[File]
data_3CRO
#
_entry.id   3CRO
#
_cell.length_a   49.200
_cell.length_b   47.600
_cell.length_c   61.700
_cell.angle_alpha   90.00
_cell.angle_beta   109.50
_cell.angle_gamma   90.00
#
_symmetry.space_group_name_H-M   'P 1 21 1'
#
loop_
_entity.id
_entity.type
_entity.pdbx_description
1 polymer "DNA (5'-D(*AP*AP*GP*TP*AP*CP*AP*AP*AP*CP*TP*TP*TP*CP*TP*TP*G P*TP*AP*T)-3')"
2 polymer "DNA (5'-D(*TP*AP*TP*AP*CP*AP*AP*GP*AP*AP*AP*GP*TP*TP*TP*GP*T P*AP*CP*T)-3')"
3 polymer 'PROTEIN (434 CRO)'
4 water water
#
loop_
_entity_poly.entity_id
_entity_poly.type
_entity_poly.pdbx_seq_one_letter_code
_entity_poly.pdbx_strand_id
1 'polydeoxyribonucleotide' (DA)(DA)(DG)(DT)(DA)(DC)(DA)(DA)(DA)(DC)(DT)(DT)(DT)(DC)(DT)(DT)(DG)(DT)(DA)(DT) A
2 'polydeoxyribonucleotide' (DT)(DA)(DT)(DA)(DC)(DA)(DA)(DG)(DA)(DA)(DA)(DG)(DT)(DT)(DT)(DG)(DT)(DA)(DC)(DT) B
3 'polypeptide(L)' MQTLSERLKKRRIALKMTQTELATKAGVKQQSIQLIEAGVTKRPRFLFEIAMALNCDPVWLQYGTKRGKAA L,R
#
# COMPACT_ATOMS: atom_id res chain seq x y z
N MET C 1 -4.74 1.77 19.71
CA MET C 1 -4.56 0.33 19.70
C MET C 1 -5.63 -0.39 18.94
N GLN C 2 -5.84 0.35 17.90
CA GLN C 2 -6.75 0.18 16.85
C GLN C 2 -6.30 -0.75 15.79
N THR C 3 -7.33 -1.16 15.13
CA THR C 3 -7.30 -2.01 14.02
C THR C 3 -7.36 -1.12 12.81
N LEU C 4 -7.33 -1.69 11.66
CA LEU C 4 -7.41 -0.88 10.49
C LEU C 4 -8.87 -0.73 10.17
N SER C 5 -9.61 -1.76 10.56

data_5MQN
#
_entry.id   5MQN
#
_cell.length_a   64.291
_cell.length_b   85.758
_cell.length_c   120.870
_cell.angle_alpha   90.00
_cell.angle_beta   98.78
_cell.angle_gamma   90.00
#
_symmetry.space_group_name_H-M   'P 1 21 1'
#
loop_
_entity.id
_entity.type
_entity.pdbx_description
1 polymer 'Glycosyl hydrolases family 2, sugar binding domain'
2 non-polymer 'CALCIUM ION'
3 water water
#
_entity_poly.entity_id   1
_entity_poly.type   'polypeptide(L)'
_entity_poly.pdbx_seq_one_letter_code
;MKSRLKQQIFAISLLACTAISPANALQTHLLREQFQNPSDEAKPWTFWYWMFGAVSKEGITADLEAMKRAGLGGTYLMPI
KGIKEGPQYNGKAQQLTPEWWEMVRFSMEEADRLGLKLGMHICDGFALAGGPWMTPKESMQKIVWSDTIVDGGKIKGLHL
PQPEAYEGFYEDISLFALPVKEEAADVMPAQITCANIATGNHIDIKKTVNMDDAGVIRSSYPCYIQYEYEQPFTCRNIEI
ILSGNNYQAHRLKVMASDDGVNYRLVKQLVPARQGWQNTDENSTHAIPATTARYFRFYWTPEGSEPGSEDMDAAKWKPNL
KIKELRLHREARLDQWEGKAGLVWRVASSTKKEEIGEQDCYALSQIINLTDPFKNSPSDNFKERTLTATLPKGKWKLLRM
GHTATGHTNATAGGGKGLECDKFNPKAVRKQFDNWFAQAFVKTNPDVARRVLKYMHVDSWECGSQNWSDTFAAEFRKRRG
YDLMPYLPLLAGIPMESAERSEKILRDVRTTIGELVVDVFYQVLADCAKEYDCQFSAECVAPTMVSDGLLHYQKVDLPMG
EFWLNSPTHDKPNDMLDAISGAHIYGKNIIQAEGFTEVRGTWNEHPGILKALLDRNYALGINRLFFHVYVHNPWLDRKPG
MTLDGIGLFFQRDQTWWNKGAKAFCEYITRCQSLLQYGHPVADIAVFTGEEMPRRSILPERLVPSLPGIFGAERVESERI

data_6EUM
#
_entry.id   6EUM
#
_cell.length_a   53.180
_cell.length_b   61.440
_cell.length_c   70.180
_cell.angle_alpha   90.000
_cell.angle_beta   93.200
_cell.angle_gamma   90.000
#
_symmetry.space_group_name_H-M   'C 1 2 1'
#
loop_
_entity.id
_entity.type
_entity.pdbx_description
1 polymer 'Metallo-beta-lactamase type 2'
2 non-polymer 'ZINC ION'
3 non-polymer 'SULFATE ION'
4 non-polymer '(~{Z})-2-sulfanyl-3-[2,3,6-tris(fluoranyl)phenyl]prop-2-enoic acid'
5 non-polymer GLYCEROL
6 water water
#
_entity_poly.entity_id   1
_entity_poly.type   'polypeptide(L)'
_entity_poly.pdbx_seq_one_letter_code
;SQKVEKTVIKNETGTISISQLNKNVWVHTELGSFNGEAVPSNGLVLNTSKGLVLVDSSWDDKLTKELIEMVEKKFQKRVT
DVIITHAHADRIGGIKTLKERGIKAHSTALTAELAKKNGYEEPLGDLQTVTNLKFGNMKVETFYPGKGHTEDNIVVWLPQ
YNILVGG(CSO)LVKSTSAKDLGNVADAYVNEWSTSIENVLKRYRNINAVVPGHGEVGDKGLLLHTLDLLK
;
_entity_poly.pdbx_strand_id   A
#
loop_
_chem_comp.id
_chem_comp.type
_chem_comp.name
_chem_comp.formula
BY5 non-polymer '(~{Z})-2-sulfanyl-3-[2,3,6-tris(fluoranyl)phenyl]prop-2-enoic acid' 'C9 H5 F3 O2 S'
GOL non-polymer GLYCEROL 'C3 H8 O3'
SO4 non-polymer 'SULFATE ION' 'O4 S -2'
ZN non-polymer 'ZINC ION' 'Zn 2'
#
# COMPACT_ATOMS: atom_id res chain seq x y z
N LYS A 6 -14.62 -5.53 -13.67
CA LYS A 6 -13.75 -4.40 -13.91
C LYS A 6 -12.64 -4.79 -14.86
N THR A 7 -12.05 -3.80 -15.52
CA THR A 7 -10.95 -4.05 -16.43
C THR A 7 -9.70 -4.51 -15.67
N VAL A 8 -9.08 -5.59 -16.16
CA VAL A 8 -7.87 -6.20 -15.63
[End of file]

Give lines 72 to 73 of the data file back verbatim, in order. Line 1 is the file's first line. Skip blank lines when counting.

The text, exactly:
PQPEAYEGFYEDISLFALPVKEEAADVMPAQITCANIATGNHIDIKKTVNMDDAGVIRSSYPCYIQYEYEQPFTCRNIEI
ILSGNNYQAHRLKVMASDDGVNYRLVKQLVPARQGWQNTDENSTHAIPATTARYFRFYWTPEGSEPGSEDMDAAKWKPNL